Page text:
Be Thou Generous With Thy Tupperware

August 24, 2007 at 12:05 pm 6 comments

A social epidemic is abounding where people are letting their frugality interfere with their manners. I’m specifically talking about loaned Tupperware. When my older sister had given birth to her son, neighbors and church friends graciously volunteered to bring meals for the first few days home from the hospital. (LeMare’s family philosophy finds fault with this practice, as Papa LeMare points out that women know they’re having a baby for nine months and can take steps to prepare some frozen meals themselves, but there will always be those who insist on bringing in a mystery casserole that they love to make, but their family will never eat).

Anyways, some of the side dishes in one meal were stored in disposable Ziploc containers. The kind that are of such a flimsy material they’re only meant for a few uses at most before trashing. Two weeks after the meal, the medical school husband appeared at the back door unannounced, requesting that my sister find and return the three disposable containers. Needless to say, with a three week-old and four other little kids, my sister a) couldn’t have located them at that point if she tried and b) had already pitched them after the meal, seeing as how they were clearly of the disposable variety. Flustered and surprised at his request, she told him she would have to dig them up at a later time. He told her to drop them back at their house, which resulted in my sister having to buy three new small containers for $3.99 or some nominal cost, unopen them, and return them to the House of Stinge.

This is the worst case scenario but I’ve seen people get testy about Tupperware returns. As I see it, you can’t be frugal with Tupperware. What you put into the universe of Tupperware, you’ll only get back two-fold. A friend over for dinner last week was too full for dessert so requested her peach pie to go. She took her slice home in a small (undisposable) container and do I ever expect to see that exact container again? No. The point is, I’ll no doubt be getting one from her or another friend in the next month and it all evens out in the end. But to get branded a psycho over getting my Tupperware back is something I’m not willing to do.

On a side note, during a church lesson on frugality in college, one of my neighbors suggested to the group that we stretch our dollars by using Ziploc bags multiple times before disposing of them. She accomplished this by putting them in the dishwasher and could make it a whole semester on one measly box. To this I say sick.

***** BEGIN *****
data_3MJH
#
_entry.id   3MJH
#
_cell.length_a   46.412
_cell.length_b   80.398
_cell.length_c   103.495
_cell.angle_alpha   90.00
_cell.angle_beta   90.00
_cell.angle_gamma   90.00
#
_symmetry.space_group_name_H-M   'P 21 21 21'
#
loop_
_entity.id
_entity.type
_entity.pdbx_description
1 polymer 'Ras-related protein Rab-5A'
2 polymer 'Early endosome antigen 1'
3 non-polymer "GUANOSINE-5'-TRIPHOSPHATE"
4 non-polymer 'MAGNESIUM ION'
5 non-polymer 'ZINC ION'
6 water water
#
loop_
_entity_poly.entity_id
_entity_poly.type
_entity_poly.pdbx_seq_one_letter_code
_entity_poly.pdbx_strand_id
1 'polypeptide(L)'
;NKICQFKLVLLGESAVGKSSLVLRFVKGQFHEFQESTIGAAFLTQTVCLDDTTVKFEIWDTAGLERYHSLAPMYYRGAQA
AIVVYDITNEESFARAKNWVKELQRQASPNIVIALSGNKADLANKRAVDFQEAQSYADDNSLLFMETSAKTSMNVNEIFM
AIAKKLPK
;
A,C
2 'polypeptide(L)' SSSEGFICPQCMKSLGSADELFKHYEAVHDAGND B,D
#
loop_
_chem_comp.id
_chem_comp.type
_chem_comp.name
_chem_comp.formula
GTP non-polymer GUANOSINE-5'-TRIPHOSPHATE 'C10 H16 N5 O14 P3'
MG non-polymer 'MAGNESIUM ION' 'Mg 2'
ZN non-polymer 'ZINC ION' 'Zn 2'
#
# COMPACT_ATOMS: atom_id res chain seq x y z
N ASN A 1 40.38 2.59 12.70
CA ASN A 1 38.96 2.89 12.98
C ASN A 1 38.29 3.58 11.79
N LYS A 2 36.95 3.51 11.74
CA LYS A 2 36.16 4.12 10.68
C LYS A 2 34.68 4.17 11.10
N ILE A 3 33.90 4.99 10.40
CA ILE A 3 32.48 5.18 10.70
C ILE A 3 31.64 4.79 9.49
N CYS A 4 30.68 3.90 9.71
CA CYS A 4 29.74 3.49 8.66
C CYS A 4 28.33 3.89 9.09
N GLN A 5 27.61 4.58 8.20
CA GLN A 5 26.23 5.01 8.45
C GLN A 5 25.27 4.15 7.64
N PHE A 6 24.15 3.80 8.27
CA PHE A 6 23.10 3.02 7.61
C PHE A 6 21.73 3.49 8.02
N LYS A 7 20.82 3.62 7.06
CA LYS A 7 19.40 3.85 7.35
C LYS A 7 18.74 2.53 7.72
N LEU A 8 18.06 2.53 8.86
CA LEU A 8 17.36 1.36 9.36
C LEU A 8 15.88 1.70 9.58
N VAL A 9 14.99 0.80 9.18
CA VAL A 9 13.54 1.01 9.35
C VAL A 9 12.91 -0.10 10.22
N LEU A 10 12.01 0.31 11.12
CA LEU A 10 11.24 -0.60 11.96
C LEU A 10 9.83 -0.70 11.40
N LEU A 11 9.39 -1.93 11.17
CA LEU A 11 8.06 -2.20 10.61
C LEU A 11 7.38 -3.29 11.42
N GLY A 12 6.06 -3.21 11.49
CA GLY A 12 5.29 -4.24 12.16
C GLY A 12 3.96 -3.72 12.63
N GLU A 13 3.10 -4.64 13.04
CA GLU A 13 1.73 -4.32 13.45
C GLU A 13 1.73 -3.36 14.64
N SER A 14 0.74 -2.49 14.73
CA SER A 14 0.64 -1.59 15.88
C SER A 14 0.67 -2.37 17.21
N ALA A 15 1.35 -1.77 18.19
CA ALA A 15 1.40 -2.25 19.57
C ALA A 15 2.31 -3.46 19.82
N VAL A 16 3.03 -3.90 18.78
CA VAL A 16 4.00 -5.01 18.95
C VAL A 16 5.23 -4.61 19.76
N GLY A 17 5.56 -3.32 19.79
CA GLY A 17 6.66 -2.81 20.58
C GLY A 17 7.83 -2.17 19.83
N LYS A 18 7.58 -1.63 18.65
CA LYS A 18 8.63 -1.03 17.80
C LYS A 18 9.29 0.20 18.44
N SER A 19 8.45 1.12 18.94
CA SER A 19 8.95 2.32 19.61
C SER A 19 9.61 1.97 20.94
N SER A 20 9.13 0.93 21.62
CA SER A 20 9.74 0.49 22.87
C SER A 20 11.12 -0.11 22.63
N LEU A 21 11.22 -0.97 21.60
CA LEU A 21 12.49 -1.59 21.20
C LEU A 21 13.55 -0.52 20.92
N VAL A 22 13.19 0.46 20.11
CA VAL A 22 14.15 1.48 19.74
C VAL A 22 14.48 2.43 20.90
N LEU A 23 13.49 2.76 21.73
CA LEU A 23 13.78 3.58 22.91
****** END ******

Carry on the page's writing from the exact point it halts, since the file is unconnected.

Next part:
Entry filed under: Commentary, JL's Posts, Manners and Grammar, Random.

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6 Comments Add your own

  • 1. lemare  |  August 24, 2007 at 12:24 pm

    ziplock sandwich baggies in the dishwasher??? I’m flabbergasted…

    Also, I think the opposition to meals is less my father (he helps people in the most ridiculous ways). My sister, LINDSAY, is more annoyed by that practice.

  • 2. Lowdogg  |  August 24, 2007 at 2:42 pm

    That Ziploc thing is especially odd. I am not averse to reusing Ziploc bags, but only the gallon variety and only when the bag has been used to hold another bag, making it no more than a means of keeping air out. If any food touches said Ziploc back it should be shown the door.

    I can see someone hoping to get actual stiff Tupperware back, but to show up at someone’s house is highly improper. And then when the items in question are no more than disposable containers! Shocked.

  • 3. Jdon  |  August 24, 2007 at 7:16 pm

    This reminds me of the time that I walked into my grandmother’s bathroom and saw about 15 – 20 paper towels hung up to dry. Apparently she is in the habit of washing and reusing them time and time again. Needless to say this very thought caused my stomach to church and I’m sad to report that I came to unleash my sick upon the bathroom floor. Unfortunately I did not know where to turn to find a clean paper towel to clean it up.

  • 4. pammyshep  |  August 24, 2007 at 7:46 pm

    I’ll admit to reusing glass Mason jars for canning purposes (yes, I actually can fruits and jams) but I’m pretty sure that’s acceptable… isn’t it? I had friends who washed their plastic knives, forks, and spoons and reused their brown lunch bags (if not soiled) after picnics and and school lunches. They were horrified and chastised me when they discovered that I threw my said items in the garbage can supplied by the Parks & Rec department. The horror!

  • 5. Lindsay  |  August 24, 2007 at 10:27 pm

    LINDSAY thinks it’s a nice thing to do for friends, but a silly thing to be assigned to do. Would you want someone assigned to bring you a meal? Not even during a recent unplanned illness and hospitalization would I consent to that! LINDSAY also thinks husbands are capable of feeding their families. But whatever, I’ve graciously accepted assignments to bring in meals to young mothers and have donated my tupperware with glad heart.

  • 6. Bryn  |  May 17, 2008 at 10:44 am

    I’ve made it a tradition that whenever I end up with someone’s tupperware, I never return it empty! I make something….sometimes quick desserts etc. to fill it up. This really sticks in my friends’ memories….I always get my tupperware back and it puts a smile on my friends faces!


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